Conflict in Nigeria: One year ago, the insurgent group, Boko Haram kidnapped 219 schoolgirls. While hope is dwindling for their return, the “Bring Back our Girls” campaign continues to fight to ensure they will not be forgotten. Since the beginning of the insurgency in northeastern Nigeria, over 800,000 children have been displaced by fighting. Many have fled to neighboring Niger, Chad, or Cameroon, while other remain displaced within Nigeria itself. Regardless of where families and children have fled, the displacement has created a humanitarian crisis. While aid organizations, including the International Committee of the Red Cross, continue their work to protect and aid the displaced, the needs far outreach the available resources.

This Week in Restoring Family Links News

Do you follow @intlfamilylinks (Restoring Family Links’ account) on Twitter? See an interesting article but just don’t have the time to read it? “This Week in RFL News” is a weekly blog segment that highlights and summarizes some of the news items posted by RFL’s twitter.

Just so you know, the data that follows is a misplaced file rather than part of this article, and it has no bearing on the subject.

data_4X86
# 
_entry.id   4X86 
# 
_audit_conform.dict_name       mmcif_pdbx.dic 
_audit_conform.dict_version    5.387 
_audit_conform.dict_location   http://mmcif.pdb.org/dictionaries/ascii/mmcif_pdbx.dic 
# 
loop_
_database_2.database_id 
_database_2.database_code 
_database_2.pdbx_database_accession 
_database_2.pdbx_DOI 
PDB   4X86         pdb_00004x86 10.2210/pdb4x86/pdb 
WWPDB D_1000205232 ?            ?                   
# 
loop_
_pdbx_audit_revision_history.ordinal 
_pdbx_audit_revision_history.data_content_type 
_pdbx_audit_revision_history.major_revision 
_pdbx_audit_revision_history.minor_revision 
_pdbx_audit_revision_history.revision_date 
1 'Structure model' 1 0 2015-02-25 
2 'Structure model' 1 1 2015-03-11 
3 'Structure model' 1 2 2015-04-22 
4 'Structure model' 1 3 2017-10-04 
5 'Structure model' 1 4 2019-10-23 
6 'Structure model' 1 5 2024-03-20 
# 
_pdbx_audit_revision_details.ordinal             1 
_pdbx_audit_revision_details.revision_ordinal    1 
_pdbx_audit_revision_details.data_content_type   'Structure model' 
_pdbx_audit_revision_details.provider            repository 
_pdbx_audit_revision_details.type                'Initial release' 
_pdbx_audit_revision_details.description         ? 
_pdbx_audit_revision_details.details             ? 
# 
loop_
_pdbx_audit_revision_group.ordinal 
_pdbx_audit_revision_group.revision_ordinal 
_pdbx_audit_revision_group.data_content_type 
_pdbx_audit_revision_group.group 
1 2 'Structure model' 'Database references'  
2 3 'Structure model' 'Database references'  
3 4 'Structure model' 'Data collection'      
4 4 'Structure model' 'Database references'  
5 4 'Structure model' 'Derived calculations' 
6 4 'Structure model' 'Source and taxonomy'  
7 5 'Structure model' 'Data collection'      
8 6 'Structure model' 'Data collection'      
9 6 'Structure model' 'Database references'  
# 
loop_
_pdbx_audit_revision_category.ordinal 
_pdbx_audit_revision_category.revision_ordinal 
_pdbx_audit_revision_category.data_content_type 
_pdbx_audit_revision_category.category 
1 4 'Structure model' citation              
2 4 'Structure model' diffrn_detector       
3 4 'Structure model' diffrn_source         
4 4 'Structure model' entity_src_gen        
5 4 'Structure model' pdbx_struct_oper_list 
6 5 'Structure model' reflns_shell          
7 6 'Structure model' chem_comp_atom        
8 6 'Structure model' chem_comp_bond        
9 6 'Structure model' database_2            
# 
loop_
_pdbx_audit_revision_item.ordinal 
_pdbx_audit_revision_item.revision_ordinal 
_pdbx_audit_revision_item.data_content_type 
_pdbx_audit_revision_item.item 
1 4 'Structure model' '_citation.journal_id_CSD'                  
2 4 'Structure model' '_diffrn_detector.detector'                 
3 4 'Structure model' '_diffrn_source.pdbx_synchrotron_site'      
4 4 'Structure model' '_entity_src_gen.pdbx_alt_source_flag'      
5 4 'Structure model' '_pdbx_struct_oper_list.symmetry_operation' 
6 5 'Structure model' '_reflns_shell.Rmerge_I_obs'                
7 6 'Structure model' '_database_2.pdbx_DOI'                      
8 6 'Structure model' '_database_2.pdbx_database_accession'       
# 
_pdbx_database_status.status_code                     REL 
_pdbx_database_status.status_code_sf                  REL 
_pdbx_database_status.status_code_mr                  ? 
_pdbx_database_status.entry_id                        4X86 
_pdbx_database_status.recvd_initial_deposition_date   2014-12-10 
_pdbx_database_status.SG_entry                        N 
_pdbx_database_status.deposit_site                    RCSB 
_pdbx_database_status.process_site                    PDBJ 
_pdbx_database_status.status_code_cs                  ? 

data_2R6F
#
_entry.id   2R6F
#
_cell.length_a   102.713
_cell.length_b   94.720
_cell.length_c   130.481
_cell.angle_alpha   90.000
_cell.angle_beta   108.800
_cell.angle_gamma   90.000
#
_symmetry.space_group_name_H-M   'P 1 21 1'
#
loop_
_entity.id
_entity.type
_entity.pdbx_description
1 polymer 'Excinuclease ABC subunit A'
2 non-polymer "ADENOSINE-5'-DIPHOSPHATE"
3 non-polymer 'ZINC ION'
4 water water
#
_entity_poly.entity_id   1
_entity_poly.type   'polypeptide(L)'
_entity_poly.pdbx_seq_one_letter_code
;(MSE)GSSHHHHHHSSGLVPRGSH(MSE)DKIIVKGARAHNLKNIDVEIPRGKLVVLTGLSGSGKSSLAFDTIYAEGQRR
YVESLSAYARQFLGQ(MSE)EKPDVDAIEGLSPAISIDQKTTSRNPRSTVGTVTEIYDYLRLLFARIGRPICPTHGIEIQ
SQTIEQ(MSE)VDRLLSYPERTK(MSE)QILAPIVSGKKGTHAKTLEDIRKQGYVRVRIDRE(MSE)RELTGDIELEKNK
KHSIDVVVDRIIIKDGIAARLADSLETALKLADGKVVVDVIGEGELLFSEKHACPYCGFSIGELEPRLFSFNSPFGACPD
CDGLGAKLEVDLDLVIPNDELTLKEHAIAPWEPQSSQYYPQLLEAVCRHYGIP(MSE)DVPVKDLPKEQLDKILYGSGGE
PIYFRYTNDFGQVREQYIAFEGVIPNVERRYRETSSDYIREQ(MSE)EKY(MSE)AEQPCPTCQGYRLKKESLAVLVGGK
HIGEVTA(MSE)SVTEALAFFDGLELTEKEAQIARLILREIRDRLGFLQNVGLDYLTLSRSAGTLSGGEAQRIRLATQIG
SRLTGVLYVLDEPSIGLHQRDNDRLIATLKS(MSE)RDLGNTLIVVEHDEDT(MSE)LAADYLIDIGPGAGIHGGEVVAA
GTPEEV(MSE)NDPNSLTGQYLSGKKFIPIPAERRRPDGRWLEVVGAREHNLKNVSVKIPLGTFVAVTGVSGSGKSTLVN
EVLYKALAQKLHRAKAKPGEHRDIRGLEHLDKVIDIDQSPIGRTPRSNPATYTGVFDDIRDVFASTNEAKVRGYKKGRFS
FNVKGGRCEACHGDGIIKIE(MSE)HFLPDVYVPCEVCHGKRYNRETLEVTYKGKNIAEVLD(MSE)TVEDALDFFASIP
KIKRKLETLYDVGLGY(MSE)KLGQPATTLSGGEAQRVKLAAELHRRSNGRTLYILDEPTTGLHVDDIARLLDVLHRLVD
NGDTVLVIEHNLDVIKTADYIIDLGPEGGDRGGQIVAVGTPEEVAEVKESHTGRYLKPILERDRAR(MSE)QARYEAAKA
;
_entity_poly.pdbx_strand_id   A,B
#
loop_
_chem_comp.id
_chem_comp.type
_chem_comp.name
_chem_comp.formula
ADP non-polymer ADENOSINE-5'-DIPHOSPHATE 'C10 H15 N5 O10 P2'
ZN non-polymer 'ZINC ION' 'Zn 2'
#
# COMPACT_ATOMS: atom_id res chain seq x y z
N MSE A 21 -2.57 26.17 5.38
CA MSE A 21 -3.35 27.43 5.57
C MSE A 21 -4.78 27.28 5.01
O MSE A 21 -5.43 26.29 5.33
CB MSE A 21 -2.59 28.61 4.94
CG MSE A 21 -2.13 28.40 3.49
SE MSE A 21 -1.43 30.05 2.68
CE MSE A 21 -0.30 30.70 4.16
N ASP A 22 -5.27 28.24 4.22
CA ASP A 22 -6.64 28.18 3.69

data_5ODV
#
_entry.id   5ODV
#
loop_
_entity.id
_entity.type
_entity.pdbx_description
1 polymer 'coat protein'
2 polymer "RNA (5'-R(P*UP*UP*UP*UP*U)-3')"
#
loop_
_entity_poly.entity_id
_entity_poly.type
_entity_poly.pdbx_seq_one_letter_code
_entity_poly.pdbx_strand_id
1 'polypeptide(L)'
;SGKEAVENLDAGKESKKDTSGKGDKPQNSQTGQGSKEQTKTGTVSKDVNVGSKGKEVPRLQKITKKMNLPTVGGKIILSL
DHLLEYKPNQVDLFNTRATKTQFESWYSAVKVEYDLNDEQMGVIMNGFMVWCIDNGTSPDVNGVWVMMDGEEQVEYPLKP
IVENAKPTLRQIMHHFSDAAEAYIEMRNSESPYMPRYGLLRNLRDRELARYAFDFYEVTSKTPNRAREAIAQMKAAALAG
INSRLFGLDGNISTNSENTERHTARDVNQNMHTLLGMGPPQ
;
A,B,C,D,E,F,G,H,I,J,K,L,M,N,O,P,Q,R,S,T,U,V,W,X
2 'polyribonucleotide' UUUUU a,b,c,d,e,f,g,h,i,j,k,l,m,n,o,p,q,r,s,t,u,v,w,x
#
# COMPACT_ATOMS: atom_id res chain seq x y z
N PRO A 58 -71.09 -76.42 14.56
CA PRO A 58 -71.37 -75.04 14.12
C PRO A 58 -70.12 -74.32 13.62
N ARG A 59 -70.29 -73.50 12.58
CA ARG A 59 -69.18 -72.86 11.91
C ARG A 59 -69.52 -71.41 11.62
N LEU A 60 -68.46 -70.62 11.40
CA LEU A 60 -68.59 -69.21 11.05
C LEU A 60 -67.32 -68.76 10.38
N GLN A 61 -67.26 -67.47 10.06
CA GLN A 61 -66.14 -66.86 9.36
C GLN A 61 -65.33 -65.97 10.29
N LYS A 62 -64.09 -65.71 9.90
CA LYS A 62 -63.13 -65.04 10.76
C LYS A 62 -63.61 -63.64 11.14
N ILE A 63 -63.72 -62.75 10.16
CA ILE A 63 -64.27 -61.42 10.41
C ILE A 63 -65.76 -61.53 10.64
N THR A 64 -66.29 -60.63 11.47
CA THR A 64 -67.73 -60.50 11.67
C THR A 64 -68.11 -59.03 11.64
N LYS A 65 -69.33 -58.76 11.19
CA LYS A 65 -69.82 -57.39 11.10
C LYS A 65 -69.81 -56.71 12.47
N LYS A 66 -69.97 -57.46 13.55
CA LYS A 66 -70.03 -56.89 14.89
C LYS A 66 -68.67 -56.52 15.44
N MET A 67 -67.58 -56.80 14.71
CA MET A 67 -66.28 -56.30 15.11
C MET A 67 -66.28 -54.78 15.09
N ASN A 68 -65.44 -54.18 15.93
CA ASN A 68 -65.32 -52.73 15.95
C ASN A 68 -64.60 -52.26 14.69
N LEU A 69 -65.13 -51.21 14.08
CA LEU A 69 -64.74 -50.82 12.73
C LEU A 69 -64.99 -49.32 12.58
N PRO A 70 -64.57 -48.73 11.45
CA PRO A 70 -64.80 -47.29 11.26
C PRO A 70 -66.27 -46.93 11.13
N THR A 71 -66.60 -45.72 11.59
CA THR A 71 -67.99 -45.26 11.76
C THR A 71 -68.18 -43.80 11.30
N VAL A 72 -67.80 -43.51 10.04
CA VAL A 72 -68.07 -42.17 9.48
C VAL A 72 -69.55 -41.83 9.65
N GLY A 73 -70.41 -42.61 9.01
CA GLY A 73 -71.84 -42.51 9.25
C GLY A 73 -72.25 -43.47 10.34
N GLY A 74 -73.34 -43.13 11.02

Syria: As the Syrian Civil War drags on, those affected by the conflict continue to struggle inside and outside of Syria. Syrians living in rebel-controlled areas face the constant threat of bombs being dropped by the government. Those in besieged cities and neighborhoods struggle to find food as the delivery of aid continues to be a challenge faced by humanitarian organizations. For Palestinian refugees in Syria, the provision of aid has been made difficult by the presence of armed groups in and surrounding their camp. Refugees have planned a peaceful march against the armed groups in the hope that they will leave the area to allow humanitarian relief to the camp. Syrians who have made the difficult decision to leave their homes continue to face a difficult journey through rugged terrain. Many must flee under the cover of nightfall in order to avoid being targeted by armed groups. While life in urban centers and refugee camps is far from easy, humanitarian organizations work to help Syrians cope with the trauma they have faced and establish as much normalcy as possible. In a refugee camp in Iraqi Kurdistan, the UN has established programs to help support youth in difficult situations, including providing them the chance to express themselves through art and support themselves economically by selling it. Syrian refugees who have sought asylum in Europe face mixed situations. While Austria has increased the number of refugees it will accept, those who have sought refuge in France face slow asylum seeker application processes.